What Can We Learn From Denmark?
By Heather Gautney, Ph.D.
“No one is allowed to be poor.” That’s how the Danish ambassador, Peter Taksøe-Jensen, described the social system in his country during his visit to the state of Vermont this past weekend. He also talked about Denmark’s free and universal health care, free college and graduate school, heavily subsidized childcare, very generous parental leave benefits, extended unemployment benefits and vacation time that would make most Americans very envious.
Sponsored by Senator Bernie Sanders, over 600 people attended town meetings in Burlington, Montpelier, and Brattleboro. Vermonters clearly wanted to hear about Denmark’s unique social model.
In the U.S. – where 46 million people live in poverty; life expectancy for poor women is decreasing; and 45,000 people die each year because they can’t get to a doctor on time – the idea that “No one is allowed to be poor” seems downright utopian.
But it’s not. The ambassador’s remarks made it abundantly clear that Denmark’s social model is based on very real principles – in which universal benefits are seen as a right for all. Interestingly, he pointed out that the overall social model of Denmark has been developed over many, many years and is supported by political parties across the ideological spectrum.
Critics point to the high taxes that Nordic countries like Denmark pay for the very generous benefits they receive. It’s true, Danes do pay high taxes. In fact, they’re the highest in the world. But the benefits and security they receive result in survey after survey listing them as one of the happiest people in the world — far ahead of Americans.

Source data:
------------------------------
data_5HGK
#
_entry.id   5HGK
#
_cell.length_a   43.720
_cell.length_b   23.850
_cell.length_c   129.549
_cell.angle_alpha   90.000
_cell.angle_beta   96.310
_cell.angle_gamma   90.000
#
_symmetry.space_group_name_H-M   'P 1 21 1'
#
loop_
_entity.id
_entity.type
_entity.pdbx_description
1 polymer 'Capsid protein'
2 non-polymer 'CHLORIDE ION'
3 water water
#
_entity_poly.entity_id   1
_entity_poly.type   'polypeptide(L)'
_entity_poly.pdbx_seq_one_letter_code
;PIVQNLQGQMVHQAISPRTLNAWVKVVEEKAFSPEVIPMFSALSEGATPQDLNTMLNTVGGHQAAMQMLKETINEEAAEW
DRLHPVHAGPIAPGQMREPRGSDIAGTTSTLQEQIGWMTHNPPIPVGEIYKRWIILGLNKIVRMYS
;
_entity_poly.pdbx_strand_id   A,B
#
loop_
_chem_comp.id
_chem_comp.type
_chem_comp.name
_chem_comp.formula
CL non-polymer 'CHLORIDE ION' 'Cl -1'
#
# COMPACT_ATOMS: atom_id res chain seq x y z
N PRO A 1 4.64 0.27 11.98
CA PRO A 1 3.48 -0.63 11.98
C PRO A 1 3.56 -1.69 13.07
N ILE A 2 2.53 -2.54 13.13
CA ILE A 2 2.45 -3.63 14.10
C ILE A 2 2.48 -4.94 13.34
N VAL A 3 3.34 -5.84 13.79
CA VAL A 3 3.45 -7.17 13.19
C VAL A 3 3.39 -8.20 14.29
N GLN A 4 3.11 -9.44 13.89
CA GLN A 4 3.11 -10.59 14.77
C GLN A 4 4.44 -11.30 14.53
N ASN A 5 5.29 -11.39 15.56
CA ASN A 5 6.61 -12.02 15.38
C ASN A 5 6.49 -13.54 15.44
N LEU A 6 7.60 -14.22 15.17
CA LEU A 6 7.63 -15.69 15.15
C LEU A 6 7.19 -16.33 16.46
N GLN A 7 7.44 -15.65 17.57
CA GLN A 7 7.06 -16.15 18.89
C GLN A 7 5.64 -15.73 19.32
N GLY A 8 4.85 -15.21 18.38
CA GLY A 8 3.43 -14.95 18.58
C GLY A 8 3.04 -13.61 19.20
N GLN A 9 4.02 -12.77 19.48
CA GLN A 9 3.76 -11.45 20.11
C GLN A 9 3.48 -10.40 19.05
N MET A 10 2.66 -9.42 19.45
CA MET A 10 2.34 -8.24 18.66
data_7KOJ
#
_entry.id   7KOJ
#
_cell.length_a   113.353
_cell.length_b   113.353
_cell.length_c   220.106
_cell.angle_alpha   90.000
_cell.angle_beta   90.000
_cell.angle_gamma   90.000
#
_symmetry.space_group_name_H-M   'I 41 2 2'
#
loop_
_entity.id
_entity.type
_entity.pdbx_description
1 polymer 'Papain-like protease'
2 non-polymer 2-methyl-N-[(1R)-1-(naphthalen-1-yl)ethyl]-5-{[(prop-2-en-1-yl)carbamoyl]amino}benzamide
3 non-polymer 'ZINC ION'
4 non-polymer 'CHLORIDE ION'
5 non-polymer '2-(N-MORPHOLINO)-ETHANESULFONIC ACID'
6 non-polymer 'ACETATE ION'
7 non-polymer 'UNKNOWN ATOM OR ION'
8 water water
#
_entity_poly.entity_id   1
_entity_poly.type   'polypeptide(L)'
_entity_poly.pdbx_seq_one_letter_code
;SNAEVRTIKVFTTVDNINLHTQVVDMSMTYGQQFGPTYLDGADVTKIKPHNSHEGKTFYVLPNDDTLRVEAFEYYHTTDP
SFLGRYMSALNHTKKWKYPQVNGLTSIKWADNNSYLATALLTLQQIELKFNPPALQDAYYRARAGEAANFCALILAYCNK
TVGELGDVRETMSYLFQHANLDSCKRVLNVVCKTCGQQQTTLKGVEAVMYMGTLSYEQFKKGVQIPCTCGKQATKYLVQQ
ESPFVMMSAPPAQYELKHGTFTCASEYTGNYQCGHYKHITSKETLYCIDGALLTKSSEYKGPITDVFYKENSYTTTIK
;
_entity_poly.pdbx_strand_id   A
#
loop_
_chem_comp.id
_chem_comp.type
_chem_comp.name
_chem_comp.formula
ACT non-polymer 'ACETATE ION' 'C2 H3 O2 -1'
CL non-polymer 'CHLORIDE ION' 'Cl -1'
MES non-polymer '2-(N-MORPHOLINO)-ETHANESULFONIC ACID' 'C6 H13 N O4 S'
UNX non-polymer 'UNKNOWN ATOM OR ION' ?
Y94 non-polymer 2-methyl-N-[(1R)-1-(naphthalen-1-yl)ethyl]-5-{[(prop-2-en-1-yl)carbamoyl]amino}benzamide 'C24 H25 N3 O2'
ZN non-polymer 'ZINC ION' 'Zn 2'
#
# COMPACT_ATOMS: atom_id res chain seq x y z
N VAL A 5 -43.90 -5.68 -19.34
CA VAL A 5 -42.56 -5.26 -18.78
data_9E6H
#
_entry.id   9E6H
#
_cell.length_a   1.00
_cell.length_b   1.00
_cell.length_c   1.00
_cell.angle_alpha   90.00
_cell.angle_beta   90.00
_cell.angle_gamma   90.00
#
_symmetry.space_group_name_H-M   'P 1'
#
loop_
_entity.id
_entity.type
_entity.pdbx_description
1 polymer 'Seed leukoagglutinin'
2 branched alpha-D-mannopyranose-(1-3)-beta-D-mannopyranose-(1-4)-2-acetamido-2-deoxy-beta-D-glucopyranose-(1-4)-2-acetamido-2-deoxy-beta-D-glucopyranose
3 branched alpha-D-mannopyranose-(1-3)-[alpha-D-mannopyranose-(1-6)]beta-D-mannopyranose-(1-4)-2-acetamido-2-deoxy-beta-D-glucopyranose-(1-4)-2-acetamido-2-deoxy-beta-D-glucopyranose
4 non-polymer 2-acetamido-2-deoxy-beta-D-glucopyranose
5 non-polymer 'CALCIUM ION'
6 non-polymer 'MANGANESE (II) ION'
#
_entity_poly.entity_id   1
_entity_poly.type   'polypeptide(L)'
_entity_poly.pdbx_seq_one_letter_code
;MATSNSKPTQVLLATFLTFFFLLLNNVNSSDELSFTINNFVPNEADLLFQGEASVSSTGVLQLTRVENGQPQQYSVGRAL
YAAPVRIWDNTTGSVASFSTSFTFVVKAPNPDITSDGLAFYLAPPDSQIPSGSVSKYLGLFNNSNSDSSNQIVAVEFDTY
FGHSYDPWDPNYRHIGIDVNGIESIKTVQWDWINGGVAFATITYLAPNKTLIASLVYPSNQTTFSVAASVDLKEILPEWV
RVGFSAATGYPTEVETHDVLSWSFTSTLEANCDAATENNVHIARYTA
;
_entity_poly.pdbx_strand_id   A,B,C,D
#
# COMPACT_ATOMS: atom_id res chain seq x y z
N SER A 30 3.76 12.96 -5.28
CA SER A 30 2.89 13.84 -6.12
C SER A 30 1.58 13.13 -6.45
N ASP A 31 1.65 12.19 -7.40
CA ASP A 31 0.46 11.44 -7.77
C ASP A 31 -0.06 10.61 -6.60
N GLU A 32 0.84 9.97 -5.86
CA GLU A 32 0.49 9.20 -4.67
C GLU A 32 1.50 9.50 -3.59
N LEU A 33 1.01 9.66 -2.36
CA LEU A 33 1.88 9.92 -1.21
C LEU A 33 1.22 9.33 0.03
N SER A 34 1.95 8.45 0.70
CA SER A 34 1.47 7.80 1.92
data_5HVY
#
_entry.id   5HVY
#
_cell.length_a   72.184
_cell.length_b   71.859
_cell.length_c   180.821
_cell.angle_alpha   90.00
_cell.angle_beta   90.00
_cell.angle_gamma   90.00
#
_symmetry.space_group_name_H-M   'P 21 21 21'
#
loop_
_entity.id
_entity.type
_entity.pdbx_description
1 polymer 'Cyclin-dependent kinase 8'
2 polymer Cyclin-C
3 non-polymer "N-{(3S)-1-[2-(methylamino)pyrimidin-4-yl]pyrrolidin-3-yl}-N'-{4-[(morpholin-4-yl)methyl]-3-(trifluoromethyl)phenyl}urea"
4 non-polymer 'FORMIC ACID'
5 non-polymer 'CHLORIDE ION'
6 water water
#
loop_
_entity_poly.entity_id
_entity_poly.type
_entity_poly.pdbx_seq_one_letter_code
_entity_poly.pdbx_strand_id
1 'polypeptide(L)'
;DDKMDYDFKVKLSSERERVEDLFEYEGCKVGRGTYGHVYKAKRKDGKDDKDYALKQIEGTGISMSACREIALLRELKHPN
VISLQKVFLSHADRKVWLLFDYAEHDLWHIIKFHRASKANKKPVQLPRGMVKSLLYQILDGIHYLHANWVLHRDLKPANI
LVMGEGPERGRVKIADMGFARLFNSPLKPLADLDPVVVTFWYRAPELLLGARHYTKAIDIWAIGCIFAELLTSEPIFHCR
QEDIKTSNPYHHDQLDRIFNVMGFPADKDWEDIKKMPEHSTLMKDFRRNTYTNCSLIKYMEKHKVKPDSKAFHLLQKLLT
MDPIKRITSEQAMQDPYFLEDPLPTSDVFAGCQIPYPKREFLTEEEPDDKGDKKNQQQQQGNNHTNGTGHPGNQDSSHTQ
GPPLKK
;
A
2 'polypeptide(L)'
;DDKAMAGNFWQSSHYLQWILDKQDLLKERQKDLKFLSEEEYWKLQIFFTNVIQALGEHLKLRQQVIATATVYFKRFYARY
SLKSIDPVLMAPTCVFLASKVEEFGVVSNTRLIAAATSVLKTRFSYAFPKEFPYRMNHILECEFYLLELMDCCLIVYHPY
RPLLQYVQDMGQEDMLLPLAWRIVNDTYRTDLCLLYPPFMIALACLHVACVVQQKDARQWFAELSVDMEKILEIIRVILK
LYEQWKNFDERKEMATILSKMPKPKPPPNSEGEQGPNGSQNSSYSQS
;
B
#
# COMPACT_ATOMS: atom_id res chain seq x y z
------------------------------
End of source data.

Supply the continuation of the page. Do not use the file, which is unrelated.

Take healthcare, for instance. In Denmark, all people receive high quality health care with virtually no-out-of-pocket cost. Private hospitals exist, but they make up only 5 percent of the system. Contrary to the free market ideologues in our country who want to privatize every aspect of American health care, Denmark’s publically financed system has better outcomes than ours while still being less expensive. In fact, Denmark spends half of what we spend as a percentage of GDP. Yet they live longer on average, and our infant mortality rate is nearly twice theirs, as is our maternal mortality rate.
The key to such efficiency lies, in part, in promoting a healthy lifestyle. Denmark is known for its vibrant bike culture, but also in treating patients before they become very ill. Within a system of local primary care units, Danes can access screening and early treatment without deductibles, co-pays, and other out-of-pocket expenses. Studies show that early treatment through primary care not only reduces human suffering, but is linked to high quality care and low cost.
What else do the Danish people get for their tax dollars? According to the ambassador, mothers get four weeks of paid leave before giving birth and 14 weeks afterward. Fathers get two paid weeks off. Both parents have the right to 32 more weeks of leave during the first nine years of a child’s life. The state pays three quarters of the cost of child care, and even more for low income earners.